Binge eating disorder (BED) is characterized by repeated, persistent episodes of binge eating in the absence of the inappropriate compensatory behaviors seen in BN. According to DSM-IV diagnostic criteria, BED is defined by the consumption of unusually large quantities of food in discrete periods of time together with the experience of loss of control over eating. DSM-IV also specifies that binge eating in BED is associated with emotional distress, and must occur at least twice a week for six months to meet full diagnostic criteria (American Psychiatric Association, 1994). Currently a provisional diagnosis under the larger heading of EDNOS in the DSM-IV, BED is being proposed as a distinct eating disorder in the upcoming DSM-5 (American Psychiatric Association, 2010). In contrast to both AN and BN, BED is seen most frequently in middle-aged individuals, and is evenly distributed across gender and racial demographics, though there is some evidence to suggest that women may be more likely to present for treatment (Tanofsky, Wilfley, Spurrell, Welch, & Brownell, 1997; Wilson et al. 2007). BED is also distinct from the other eating disorders in that binge eating occurs in the context of general overeating as opposed to a setting of dietary restraint (Fairburn & Harrison, 2003). Because of the nature of its symptoms, BED has a strong association with obesity. Although present in approximately 3% of adults, the disorder has a higher prevalence among obese individuals (Grilo, 2002). In fact, BED is present in as many as 5-10% of patients seeking weight control treatment (Fairburn & Harrison, 2003). Because of its links to obesity, BED is associated with increased mortality and risk for numerous medical disorders, including hypertension, diabetes, respiratory illness, cardiac problems, and osteoarthritis (Wonderlich, Gordon, Mitchell, Crosby, & Engel, 2009). It is important to remember that individuals with obesity do not necessarily suffer from BED. Research has identified a distinct set of psychological characteristics that distinguish patients with BED from obese individuals who are not affected by the disorder. Compared to obese individuals without BED, those with BED report increased rates of depression, anxiety, and dissatisfaction with shape and weight similar to that seen in BN (Walsh, 2008; Yanovski, 1993). Individuals with BED also report a lower health-related quality of life, less life satisfaction, and more functional impairment than obese individuals without eating disorders (Wonderlich et al. 2009). Moreover, eating behavior studies have found that, when instructed to binge eat in a laboratory setting, individuals with BED eat more than their obese counterparts without the disorder (Yanovski, Leet, Yanovski, Flood, Gold, Kissileff, & Walsh, 1992; Goldfein, Walsh, Devlin, Lachaussée, & Kissileff, 1993; Sysko, Devlin, Walsh, Zimmerli, & Kissileff, 2007). Such evidence confirms the meaningful diagnostic and clinical distinction between binge eaters and non-binge eaters within the obese population. In preparation for the upcoming publication of DSM-5, there has been extensive debate about whether the current data available about BED support its identification as an eating disorder separate from the EDNOS category. In their review of BED, Wonderlich et al. argue that the consistent clustering of disturbed eating symptoms in affected individuals, together with the psychological distress, functional impairment, and significant rates of psychiatric comorbidity associated with BED, support its meeting the definition of illness (Wonderlich et al. 2009). In contrast to AN and BN, BED appears to have a shorter and more variable course. BED is associated with both high rates of treatment response and the possibility of spontaneous resolution of symptoms, but also possible symptom recurrence. Patients with BED are less likely to cross over to another active eating disorder than are individuals with AN or BN. Together, this evidence paints a portrait of BED as a variable, yet sometimes chronic disorder that often fluctuates over time.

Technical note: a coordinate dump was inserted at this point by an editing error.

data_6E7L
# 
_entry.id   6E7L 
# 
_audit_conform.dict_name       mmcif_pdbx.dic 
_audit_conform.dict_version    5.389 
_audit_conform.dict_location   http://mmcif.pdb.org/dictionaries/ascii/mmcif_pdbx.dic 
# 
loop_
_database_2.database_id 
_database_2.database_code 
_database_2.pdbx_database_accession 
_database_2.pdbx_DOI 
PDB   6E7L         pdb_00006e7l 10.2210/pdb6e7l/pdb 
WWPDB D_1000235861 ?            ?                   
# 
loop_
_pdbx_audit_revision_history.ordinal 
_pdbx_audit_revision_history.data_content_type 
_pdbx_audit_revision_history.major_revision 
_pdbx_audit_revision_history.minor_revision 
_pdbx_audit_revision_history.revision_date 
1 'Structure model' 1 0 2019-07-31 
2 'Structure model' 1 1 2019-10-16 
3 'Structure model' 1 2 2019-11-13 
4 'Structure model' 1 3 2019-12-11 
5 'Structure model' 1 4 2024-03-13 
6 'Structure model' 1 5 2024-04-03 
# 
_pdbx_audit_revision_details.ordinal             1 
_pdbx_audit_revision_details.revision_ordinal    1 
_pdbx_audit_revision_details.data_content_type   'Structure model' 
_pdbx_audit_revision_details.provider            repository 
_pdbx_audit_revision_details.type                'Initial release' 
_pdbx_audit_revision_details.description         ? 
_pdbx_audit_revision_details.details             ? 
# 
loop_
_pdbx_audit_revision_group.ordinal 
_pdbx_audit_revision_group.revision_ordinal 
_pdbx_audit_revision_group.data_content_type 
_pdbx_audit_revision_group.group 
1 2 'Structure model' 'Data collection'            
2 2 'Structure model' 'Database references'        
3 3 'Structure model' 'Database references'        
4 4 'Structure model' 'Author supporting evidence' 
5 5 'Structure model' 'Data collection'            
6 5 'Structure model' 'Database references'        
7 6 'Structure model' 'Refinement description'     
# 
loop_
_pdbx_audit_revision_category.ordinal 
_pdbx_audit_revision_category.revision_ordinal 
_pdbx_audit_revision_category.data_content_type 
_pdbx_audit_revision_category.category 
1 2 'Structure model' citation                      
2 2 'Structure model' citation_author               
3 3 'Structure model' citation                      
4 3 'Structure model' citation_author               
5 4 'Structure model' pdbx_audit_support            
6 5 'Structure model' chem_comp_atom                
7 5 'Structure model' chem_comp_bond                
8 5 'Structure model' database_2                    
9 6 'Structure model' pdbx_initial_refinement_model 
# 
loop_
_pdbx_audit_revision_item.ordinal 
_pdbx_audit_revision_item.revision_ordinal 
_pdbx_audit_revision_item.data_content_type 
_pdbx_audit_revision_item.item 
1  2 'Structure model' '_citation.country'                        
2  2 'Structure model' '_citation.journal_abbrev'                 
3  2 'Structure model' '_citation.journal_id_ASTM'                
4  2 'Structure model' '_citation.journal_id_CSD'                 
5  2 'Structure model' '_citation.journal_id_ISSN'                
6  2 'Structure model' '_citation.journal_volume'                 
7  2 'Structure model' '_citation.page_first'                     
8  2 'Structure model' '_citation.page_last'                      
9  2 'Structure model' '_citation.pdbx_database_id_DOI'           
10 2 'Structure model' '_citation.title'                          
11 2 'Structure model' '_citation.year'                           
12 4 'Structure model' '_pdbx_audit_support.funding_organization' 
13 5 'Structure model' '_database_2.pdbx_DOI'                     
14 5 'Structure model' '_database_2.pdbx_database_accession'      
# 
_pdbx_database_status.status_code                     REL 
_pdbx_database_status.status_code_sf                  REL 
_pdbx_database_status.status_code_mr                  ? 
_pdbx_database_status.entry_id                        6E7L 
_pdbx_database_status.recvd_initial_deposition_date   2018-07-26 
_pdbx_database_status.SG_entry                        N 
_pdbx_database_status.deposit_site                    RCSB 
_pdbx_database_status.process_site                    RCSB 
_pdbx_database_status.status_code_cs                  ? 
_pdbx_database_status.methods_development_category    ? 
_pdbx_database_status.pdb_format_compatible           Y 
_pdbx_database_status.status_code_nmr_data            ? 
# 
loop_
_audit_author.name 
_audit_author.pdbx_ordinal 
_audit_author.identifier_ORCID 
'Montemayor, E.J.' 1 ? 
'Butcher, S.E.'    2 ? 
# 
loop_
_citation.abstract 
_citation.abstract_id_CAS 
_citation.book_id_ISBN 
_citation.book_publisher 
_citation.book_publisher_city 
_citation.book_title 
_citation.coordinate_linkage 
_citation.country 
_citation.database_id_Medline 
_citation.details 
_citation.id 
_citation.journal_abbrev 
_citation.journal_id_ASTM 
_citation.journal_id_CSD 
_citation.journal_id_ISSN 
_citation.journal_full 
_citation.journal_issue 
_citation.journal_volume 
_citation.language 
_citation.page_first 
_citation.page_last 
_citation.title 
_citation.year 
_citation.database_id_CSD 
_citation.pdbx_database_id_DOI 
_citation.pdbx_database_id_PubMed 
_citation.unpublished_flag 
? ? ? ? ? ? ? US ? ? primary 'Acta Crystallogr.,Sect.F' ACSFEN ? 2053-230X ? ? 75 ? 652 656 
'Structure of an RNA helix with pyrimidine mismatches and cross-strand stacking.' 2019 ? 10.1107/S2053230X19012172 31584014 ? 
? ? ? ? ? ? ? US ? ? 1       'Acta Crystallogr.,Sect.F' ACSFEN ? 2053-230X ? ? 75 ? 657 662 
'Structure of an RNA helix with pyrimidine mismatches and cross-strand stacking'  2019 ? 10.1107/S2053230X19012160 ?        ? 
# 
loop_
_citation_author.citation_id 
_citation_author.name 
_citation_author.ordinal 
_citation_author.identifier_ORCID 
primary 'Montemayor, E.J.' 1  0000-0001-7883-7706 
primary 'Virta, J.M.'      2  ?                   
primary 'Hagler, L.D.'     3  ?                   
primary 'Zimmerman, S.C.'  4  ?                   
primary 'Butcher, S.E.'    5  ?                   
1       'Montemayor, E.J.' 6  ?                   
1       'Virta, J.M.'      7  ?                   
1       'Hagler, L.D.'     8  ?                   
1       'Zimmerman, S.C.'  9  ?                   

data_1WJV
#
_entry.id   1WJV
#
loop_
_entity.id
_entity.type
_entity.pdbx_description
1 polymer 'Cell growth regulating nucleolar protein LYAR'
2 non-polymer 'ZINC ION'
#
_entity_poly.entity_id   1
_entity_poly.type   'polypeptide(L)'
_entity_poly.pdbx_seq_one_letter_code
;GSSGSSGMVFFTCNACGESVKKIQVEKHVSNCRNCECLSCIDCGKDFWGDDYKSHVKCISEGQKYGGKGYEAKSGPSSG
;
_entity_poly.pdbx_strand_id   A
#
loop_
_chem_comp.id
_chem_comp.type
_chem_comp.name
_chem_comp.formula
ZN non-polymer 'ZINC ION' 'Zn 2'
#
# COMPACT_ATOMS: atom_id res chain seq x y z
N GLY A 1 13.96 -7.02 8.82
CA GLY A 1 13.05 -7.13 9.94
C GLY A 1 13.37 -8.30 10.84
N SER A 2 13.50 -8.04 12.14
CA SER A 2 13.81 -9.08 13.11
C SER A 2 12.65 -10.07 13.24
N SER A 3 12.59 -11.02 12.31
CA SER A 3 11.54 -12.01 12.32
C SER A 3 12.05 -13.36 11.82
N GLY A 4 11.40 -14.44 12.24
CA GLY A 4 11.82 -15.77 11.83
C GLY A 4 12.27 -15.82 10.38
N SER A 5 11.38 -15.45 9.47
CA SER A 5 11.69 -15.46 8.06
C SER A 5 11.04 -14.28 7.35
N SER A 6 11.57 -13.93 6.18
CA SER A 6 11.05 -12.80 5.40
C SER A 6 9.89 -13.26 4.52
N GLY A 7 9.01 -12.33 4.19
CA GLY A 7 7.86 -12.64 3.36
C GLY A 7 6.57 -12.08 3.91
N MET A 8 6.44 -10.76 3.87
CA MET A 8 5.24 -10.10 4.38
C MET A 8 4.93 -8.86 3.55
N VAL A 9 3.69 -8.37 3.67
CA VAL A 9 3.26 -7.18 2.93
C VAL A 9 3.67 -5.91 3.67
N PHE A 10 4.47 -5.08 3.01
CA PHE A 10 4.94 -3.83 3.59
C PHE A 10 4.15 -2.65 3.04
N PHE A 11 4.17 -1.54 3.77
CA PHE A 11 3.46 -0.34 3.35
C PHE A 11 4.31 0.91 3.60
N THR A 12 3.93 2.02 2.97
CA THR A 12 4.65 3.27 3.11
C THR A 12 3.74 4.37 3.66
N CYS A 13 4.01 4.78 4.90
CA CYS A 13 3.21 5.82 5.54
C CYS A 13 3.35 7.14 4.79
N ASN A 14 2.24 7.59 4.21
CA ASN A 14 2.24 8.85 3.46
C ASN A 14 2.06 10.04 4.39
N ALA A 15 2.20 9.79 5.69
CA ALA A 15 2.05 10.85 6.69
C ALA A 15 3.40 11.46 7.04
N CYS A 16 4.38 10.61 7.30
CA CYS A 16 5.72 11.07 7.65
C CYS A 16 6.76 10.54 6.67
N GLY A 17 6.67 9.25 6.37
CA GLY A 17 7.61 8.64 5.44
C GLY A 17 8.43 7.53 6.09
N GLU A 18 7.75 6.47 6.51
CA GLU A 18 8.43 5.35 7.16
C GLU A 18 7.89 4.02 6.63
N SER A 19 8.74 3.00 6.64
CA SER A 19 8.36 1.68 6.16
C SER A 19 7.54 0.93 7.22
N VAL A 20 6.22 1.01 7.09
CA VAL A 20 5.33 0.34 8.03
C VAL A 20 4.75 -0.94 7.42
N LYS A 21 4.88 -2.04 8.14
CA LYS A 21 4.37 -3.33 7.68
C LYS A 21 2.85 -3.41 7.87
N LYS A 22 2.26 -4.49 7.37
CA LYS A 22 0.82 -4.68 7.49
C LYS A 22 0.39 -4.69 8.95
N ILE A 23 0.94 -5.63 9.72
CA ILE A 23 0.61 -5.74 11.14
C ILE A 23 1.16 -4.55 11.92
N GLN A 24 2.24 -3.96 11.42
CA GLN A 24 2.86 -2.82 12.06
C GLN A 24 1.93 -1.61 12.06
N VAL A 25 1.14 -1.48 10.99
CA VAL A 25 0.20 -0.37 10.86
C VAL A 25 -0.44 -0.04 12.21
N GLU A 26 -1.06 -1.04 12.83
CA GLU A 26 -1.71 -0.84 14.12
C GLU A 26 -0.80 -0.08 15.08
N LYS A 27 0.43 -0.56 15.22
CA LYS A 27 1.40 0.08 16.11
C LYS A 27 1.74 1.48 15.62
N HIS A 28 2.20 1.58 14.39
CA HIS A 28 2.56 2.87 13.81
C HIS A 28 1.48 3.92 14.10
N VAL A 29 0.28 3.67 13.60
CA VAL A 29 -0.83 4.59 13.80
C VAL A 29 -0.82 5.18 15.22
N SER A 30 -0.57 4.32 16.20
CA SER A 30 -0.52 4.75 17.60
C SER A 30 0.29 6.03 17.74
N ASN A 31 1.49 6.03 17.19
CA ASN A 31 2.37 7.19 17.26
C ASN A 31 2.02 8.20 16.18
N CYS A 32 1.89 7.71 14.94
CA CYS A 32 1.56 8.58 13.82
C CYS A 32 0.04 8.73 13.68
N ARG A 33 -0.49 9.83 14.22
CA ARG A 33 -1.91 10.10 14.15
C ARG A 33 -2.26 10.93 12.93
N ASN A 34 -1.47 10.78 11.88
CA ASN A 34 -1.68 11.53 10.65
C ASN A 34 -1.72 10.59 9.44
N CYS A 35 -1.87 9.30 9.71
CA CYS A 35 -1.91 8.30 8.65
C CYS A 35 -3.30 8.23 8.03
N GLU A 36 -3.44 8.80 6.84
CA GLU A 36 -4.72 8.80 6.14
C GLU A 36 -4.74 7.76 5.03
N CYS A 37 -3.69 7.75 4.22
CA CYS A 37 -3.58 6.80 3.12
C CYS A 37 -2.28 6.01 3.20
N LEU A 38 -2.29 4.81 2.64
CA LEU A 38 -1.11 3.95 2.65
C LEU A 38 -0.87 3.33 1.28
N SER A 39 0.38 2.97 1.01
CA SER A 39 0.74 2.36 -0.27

11.2 Etiology